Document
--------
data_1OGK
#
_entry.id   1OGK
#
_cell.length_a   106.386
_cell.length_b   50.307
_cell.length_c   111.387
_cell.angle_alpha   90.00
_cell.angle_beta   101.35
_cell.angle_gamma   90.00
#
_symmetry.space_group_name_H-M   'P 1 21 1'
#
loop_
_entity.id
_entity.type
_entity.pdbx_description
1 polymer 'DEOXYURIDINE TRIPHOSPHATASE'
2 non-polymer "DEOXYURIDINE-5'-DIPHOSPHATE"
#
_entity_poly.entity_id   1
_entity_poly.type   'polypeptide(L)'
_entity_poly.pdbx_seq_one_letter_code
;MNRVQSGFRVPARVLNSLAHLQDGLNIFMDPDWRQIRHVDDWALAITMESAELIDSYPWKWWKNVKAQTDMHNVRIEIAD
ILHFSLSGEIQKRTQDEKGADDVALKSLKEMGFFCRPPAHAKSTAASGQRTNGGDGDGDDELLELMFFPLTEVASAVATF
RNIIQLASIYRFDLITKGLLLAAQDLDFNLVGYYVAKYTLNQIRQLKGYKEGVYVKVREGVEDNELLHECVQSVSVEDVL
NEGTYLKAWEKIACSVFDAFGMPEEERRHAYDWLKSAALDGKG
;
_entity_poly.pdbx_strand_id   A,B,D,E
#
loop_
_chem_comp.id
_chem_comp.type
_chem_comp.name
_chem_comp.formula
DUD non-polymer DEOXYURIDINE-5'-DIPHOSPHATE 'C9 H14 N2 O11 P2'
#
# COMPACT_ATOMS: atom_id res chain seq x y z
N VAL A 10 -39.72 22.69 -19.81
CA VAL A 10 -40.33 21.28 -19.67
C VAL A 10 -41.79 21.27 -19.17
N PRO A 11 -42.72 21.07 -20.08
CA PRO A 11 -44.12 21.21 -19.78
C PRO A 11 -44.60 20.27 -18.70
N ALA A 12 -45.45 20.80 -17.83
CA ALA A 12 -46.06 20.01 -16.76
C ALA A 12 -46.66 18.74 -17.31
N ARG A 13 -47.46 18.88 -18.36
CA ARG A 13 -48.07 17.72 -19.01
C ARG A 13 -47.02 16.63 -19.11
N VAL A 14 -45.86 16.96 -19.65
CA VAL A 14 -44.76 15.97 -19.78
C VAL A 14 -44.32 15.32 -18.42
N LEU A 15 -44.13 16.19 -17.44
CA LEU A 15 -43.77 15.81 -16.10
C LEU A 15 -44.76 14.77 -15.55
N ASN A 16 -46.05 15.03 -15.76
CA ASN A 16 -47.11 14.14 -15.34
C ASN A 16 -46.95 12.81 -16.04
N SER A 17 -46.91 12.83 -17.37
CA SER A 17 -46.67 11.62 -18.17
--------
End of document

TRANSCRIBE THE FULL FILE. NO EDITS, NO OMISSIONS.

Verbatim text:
data_1OGK
#
_entry.id   1OGK
#
_cell.length_a   106.386
_cell.length_b   50.307
_cell.length_c   111.387
_cell.angle_alpha   90.00
_cell.angle_beta   101.35
_cell.angle_gamma   90.00
#
_symmetry.space_group_name_H-M   'P 1 21 1'
#
loop_
_entity.id
_entity.type
_entity.pdbx_description
1 polymer 'DEOXYURIDINE TRIPHOSPHATASE'
2 non-polymer "DEOXYURIDINE-5'-DIPHOSPHATE"
#
_entity_poly.entity_id   1
_entity_poly.type   'polypeptide(L)'
_entity_poly.pdbx_seq_one_letter_code
;MNRVQSGFRVPARVLNSLAHLQDGLNIFMDPDWRQIRHVDDWALAITMESAELIDSYPWKWWKNVKAQTDMHNVRIEIAD
ILHFSLSGEIQKRTQDEKGADDVALKSLKEMGFFCRPPAHAKSTAASGQRTNGGDGDGDDELLELMFFPLTEVASAVATF
RNIIQLASIYRFDLITKGLLLAAQDLDFNLVGYYVAKYTLNQIRQLKGYKEGVYVKVREGVEDNELLHECVQSVSVEDVL
NEGTYLKAWEKIACSVFDAFGMPEEERRHAYDWLKSAALDGKG
;
_entity_poly.pdbx_strand_id   A,B,D,E
#
loop_
_chem_comp.id
_chem_comp.type
_chem_comp.name
_chem_comp.formula
DUD non-polymer DEOXYURIDINE-5'-DIPHOSPHATE 'C9 H14 N2 O11 P2'
#
# COMPACT_ATOMS: atom_id res chain seq x y z
N VAL A 10 -39.72 22.69 -19.81
CA VAL A 10 -40.33 21.28 -19.67
C VAL A 10 -41.79 21.27 -19.17
N PRO A 11 -42.72 21.07 -20.08
CA PRO A 11 -44.12 21.21 -19.78
C PRO A 11 -44.60 20.27 -18.70
N ALA A 12 -45.45 20.80 -17.83
CA ALA A 12 -46.06 20.01 -16.76
C ALA A 12 -46.66 18.74 -17.31
N ARG A 13 -47.46 18.88 -18.36
CA ARG A 13 -48.07 17.72 -19.01
C ARG A 13 -47.02 16.63 -19.11
N VAL A 14 -45.86 16.96 -19.65
CA VAL A 14 -44.76 15.97 -19.78
C VAL A 14 -44.32 15.32 -18.42
N LEU A 15 -44.13 16.19 -17.44
CA LEU A 15 -43.77 15.81 -16.10
C LEU A 15 -44.76 14.77 -15.55
N ASN A 16 -46.05 15.03 -15.76
CA ASN A 16 -47.11 14.14 -15.34
C ASN A 16 -46.95 12.81 -16.04
N SER A 17 -46.91 12.83 -17.37
CA SER A 17 -46.67 11.62 -18.17